Exercise 1: Reactive Agent

A stimulus-response (SR), or reactive agent, behaves entirely in reaction to the environmental situation in which it finds itself. More generally, an SR or reactive agent acts according to its hard-wired situated control rules. The key restriction here is the lack of internal state information. That is, the ‘cognitive’ state of the agent exclusively consists of the information available to it through its sensory channels.

For this first project, you will implement a simple stimulus-response agent that tries to navigate to a goal while defeating obstacles along the way. Your agents will try to solve problems within the MÆDEN simulated environment. Do not wait until the last minute to start on the project; you may suffer in multiple ways if you do. This is an individual project; all work must be your own.

Objectives

By completing this project, you should, among other things:

Requirements

Write an agent that attempts to solve problems in the MÆDEN environment. Your agent will only be asked to solve problems known to have solutions. The following sub-tasks are intended to suggest a reasonable development path of increasing complexity and capability.

  1. Stimulus-Response agent. Create a primitive agent that merely follows its nose toward the food. This agent should be able to solve any world without obstacles.
  2. Add situated-control rules. Technically, the first S-R agent already had situated control rules, but these focused on the sense of smell. Add rules that access the visual field and attempt to avoid obstacles that may be between the agent and the goal.
  3. Try other ideas. Try other approaches as long as they do not involve maintaining internal state. Note, agents have a sensory input reporting the status (either ‘ok’ or ‘fail’) of the previous action. Technically, this provides a kind of memory and thus acts like an internal state value; however, it is delivered via the sensory input and so you may use it (if you wish).
  4. Final SR agent. (12pt) Your final version should be thoroughly documented and tested. Actions must be based on current sensory information. Only primitive actions are allowed; you may not send a sequence of actions in order to bypass the SR constraint. Your SR agent should utilize all relevant sensory information appropriately.
  5. Write a README file. (2pt) You should write a (plain text) README file that includes: your acknowledgments, instructions for running your agent, and a description of the ‘other ideas’ that you tried. This description should provide enough detail so the reader could replicate your attempt; it should also report the benefit (if any) that the implemented feature had on your agent's performance. Your README should be a plain text file but you should organize it in a reasonable/readable format.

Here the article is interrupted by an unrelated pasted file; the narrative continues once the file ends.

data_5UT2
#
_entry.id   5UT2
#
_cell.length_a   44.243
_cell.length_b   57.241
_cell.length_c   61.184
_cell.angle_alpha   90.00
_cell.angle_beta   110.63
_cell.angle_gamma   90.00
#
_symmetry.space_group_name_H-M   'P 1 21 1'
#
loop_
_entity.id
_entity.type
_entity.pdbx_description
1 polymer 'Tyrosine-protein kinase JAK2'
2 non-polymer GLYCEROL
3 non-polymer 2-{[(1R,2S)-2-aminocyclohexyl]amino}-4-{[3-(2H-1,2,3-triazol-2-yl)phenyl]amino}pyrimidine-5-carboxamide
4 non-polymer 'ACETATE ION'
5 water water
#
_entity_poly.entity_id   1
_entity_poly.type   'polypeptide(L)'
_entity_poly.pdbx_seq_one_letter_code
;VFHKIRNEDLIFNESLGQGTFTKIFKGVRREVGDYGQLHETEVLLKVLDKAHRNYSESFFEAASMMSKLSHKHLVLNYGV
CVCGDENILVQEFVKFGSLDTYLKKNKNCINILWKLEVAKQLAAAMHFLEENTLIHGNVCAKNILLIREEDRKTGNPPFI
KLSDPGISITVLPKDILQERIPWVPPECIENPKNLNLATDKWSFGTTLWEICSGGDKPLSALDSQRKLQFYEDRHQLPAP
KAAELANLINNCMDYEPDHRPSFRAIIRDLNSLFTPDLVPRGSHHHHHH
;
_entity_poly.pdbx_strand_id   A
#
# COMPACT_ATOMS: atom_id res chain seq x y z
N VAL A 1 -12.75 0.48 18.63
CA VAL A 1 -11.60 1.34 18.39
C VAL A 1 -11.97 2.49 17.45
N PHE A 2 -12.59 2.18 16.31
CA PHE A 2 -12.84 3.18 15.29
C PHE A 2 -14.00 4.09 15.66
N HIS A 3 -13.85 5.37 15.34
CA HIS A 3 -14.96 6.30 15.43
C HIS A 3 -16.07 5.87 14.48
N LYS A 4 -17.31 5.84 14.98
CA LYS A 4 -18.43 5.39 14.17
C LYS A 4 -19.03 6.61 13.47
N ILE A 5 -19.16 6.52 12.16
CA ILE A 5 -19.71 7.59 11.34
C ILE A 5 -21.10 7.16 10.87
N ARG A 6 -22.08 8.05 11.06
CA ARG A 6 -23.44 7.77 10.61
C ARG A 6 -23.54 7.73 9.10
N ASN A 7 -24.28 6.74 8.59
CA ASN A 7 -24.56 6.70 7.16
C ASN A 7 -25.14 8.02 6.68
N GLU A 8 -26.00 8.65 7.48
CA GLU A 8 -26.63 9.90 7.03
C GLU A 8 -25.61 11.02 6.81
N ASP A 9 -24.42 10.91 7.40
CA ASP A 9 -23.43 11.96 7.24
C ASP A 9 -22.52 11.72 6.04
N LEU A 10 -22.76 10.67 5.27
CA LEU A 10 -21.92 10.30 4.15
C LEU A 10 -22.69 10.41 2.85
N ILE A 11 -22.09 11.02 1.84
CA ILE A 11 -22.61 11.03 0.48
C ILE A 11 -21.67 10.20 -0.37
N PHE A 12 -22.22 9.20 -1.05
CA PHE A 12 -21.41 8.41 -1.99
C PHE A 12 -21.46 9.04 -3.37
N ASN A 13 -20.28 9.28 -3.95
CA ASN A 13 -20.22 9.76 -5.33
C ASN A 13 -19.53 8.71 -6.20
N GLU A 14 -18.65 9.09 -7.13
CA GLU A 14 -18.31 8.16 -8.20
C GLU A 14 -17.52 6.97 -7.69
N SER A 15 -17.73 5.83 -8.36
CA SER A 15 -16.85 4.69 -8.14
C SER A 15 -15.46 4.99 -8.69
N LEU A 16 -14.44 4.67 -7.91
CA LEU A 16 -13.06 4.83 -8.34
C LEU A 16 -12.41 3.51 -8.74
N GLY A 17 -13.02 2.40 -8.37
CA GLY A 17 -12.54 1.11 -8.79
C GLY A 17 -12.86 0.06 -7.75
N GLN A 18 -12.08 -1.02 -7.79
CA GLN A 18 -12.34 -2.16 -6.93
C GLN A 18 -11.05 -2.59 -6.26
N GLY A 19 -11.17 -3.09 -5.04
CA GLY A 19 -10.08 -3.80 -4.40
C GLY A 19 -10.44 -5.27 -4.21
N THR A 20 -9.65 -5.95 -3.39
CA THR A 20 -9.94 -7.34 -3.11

That's almost it! You only need submit your final best agent -- not a progression of increasingly sophisticated agents. Your code must be documented thoroughly. You may use a language of your choice as long as it supports standard sockets; however, I must be able to run your agent without an IDE and without installing any specialized libraries. FYI, the following languages are acceptable: Racket, Common Lisp, Ruby, Python, Java, and C++. If you want to use something else, talk to me before investing effort on the above tasks. If you need assistance connecting to MÆDEN via the socket layer beyond what is provided on the web or in the code, ask me for help.

The Report

(6pt) You should write a one-page extended abstract describing your activities and findings associated with this assignment. Your report should serve as a stand-alone document; thus, it should (briefly) describe the problem or focus, the approach that you employed, and an description of how well it performed. You are welcome to include figures if you think they contribute to the report; however, make sure your picture really is worth a thousand words.

I am providing a modified template file that you should use to format your one-page report; this template works with LibreOffice. (If you would rather use LaTeX, you may use the style file from the ACM but compare to the template I provide and remove extraneous elements as needed.) Be sure to use the prescribed formatting. When you have completed your report and its formatting, generate a pdf document to be included as part of your final submission. Remember, you are limited to a single page; submit only a pdf version of your document.

Submission instructions:

Each student should submit a single gzipped tar file or a zipped archive. When extracted, your archive must create a folder named youremail, where youremail is replaced with your actual Westmont email. Make sure that inside your folder you have all of the source code necessary to run your agent, the required README file including instructions for running your agent, and your pdf report. Submit the archive for project 1 on Canvas.